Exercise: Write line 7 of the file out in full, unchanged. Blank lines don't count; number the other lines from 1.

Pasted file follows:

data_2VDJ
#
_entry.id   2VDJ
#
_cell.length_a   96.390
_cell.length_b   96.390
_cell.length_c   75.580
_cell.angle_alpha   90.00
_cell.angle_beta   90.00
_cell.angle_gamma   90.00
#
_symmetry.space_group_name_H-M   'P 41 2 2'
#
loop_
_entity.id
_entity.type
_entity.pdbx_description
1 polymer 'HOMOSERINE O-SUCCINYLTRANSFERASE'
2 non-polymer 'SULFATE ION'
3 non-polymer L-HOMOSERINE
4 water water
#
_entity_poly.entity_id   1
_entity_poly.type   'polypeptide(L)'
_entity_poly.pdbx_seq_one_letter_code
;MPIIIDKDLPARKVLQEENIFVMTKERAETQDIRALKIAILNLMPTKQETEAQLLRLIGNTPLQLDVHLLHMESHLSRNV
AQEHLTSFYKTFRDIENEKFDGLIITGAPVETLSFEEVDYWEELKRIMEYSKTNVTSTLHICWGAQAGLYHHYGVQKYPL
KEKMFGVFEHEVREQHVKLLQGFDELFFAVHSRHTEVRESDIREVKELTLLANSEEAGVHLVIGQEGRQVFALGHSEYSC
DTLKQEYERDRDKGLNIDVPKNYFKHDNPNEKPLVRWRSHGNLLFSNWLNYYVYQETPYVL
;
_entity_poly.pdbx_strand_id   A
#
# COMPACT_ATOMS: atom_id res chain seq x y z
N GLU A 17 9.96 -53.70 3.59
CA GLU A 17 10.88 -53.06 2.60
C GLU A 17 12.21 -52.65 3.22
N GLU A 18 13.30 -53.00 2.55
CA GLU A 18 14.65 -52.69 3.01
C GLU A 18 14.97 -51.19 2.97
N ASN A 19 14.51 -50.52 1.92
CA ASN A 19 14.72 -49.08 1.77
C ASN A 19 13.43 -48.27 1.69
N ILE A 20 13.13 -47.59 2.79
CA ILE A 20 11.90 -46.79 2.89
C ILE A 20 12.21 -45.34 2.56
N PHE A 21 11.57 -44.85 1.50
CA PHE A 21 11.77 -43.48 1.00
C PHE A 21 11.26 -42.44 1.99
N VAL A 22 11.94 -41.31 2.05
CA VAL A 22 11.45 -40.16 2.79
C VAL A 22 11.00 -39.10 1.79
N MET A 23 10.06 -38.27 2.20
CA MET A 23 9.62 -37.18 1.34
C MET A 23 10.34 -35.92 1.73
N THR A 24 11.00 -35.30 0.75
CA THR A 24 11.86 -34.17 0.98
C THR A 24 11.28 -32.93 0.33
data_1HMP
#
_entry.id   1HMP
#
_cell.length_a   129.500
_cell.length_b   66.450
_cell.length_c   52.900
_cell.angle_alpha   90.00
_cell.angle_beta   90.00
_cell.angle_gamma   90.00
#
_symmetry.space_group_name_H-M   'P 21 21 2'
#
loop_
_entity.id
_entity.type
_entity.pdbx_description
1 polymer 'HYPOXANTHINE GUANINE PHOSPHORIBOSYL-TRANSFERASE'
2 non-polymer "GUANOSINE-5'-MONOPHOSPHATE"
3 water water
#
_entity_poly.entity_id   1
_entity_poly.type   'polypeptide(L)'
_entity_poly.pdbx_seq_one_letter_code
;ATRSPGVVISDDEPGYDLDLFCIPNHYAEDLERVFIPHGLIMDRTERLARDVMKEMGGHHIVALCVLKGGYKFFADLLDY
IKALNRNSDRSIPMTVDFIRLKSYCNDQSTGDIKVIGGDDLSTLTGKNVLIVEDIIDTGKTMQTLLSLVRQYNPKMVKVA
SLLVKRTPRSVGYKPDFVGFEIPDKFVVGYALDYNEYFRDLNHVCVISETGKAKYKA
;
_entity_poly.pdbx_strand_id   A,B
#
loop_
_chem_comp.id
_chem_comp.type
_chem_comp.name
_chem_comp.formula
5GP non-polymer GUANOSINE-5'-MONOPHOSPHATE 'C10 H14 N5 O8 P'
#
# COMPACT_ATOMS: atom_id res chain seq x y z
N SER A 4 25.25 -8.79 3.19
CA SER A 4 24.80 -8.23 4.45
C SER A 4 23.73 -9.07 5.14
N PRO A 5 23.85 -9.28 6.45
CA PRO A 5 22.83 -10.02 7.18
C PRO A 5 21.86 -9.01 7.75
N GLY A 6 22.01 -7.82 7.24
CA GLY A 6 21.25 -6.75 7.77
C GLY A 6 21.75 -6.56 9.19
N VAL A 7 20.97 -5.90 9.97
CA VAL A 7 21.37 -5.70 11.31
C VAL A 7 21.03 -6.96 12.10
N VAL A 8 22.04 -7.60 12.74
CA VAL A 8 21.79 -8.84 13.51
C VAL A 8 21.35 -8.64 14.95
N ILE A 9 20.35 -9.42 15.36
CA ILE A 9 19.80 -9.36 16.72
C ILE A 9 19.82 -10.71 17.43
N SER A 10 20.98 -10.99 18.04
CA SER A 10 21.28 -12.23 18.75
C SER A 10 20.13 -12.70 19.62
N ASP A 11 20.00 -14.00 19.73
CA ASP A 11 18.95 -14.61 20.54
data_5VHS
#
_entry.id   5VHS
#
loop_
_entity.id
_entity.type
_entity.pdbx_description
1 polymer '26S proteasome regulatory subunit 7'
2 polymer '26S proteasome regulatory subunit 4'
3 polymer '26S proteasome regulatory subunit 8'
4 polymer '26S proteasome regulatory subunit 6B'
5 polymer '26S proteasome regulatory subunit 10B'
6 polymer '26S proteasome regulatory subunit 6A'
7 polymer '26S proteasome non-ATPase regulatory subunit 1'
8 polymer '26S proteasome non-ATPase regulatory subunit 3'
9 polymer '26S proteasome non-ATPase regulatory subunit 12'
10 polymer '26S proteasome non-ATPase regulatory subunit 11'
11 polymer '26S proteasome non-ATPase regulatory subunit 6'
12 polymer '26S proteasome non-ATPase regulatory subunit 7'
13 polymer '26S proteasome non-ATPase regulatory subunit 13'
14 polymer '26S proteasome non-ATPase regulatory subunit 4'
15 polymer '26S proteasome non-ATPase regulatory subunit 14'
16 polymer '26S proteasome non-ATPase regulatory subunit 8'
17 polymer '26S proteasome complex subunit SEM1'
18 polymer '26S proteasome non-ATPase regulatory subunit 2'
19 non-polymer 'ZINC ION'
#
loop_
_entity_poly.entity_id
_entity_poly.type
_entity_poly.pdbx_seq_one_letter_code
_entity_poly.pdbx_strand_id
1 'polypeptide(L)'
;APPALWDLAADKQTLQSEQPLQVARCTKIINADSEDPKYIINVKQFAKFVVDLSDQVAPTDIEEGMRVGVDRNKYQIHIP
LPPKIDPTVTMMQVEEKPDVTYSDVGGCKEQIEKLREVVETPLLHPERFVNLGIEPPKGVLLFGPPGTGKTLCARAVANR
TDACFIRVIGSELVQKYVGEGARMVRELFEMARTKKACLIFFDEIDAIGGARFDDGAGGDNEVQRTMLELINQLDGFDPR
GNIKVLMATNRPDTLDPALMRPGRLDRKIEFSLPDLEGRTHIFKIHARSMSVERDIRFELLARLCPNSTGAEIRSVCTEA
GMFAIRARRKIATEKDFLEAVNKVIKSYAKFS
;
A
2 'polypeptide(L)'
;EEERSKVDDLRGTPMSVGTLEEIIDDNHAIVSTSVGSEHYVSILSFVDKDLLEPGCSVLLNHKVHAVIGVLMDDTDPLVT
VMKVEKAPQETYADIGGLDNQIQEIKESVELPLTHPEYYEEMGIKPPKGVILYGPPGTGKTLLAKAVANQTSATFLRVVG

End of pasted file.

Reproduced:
_cell.length_c   75.580